A native of India who migrated to Los Angeles and later New York, Rez Abbasi marries elements from both sides of the world on Snake Charmer, the guitarist's fourth album as a bandleader. He's accompanied by a small ensemble: Gary Versace on organ, Danny Weiss on drums and tabla, Dave Liebman on soprano saxophone, and Kiran Ahluwalia on Indian vocals and tanpura. They deliver an altogether different sound to the jazz scene.
The title song begins this nearly hour-long venture into the Indian-American soundscape. The aptly named "Snake Charmer invokes an image of a man sitting on the ground with legs folded underneath him, playing a flute while a cobra rises out of a basket. Abbasi, while playing in his own style, delivers a sound comparable to that of Pat Metheny. Versace's solo is oddly reminiscent of organists with 1970s rock bands such as Yes and Styx.
Liebman joins the ensemble on the dreamy, haunting "Pearl. While new, this song is a throwback to the freeform jazz personified by Miles Davis and others. It's the kind of music that tells a storya soundtrack to some life experience. In this case, it's a tribute to Daniel Pearl, the American journalist who was slain in Iraq. Liebman later appears on "Rumi, which is dedicated to a mystic poet from the 13th century.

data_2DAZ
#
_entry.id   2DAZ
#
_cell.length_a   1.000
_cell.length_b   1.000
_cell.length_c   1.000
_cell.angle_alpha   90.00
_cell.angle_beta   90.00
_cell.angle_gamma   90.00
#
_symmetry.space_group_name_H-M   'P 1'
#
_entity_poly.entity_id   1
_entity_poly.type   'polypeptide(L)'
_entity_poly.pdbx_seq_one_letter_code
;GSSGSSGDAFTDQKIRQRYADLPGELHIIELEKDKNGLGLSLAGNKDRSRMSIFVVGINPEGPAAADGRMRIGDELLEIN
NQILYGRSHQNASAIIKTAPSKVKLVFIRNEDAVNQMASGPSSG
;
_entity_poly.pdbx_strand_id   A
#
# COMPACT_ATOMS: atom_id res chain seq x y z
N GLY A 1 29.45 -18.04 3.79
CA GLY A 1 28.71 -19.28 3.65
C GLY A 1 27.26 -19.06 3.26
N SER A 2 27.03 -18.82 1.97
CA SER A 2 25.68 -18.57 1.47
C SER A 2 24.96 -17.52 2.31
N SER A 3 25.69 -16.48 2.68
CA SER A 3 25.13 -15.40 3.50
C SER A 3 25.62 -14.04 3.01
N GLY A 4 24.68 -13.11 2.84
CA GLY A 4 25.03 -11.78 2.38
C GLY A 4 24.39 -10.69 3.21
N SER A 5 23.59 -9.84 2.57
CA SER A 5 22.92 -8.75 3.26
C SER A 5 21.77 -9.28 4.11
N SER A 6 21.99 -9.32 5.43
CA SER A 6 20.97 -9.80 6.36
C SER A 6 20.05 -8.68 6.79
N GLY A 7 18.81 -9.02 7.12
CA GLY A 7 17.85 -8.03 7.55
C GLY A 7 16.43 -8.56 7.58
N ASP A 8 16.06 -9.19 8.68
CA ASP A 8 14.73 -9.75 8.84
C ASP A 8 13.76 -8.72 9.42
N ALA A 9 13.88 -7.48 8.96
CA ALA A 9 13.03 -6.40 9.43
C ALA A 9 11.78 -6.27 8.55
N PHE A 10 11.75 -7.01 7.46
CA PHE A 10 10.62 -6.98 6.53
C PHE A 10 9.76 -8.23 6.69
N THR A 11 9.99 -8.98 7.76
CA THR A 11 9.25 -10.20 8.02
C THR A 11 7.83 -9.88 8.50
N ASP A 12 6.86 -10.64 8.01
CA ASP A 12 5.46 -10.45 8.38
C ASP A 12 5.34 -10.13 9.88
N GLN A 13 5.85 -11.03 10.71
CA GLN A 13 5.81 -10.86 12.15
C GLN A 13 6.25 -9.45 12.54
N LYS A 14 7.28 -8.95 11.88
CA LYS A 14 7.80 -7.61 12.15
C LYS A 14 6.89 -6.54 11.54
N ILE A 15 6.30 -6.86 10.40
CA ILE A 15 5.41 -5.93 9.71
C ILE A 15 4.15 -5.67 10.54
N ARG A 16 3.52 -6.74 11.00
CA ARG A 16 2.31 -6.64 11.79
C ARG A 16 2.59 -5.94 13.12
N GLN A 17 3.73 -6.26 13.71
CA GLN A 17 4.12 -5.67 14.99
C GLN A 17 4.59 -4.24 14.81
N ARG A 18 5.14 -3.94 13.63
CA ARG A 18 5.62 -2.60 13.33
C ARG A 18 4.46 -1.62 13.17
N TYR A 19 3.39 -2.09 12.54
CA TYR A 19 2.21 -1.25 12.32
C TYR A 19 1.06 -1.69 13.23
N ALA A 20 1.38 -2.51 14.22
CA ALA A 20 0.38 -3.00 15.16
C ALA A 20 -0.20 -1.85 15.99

"Tantra is a more rhythmic piece, but it still follows that freeform style. While Abassi goes through his paces, drummer Weiss gets into the groove, complementing the bandleader without dominating. Versace comes through with another thrilling solo. Later in the track, Abbasi and Weiss deliver a stunning percussion/drums duet before the leader returns to his guitar lead.
The rest of the album offers more of the same. All but one of the eight tracks are over six minutes in length, giving the musicians plenty of room to improvise. Each player gets time in the spotlight, all while maintaining a group sense. Abassi may be the leader, but his supporting cast is very much involved. Snake Charmer is not for those who prefer their jazz familiar and safe. However, if you like a little adventure and deviation from the beaten path, there's plenty here to enjoy.